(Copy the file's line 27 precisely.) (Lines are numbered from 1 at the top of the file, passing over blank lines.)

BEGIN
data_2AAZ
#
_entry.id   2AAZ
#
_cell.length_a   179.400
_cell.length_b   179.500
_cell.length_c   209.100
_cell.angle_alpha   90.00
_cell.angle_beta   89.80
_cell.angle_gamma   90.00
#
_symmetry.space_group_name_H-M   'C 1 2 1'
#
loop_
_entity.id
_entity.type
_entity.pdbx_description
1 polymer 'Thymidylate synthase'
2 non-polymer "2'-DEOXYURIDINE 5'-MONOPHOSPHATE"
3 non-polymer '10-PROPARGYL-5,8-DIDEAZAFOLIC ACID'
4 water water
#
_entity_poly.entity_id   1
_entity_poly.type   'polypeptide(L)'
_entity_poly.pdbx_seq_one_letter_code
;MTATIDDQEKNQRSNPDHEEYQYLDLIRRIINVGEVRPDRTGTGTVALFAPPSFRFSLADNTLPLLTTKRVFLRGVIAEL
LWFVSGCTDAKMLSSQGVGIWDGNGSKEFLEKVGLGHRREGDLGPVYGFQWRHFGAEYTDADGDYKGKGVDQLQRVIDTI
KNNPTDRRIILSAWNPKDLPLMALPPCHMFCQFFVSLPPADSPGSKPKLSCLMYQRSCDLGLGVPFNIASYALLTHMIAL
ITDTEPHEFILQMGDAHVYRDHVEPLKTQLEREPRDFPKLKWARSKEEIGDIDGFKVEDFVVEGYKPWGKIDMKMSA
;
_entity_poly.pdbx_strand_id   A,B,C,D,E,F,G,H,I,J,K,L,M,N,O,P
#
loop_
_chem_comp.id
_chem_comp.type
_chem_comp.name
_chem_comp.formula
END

LWFVSGCTDAKMLSSQGVGIWDGNGSKEFLEKVGLGHRREGDLGPVYGFQWRHFGAEYTDADGDYKGKGVDQLQRVIDTI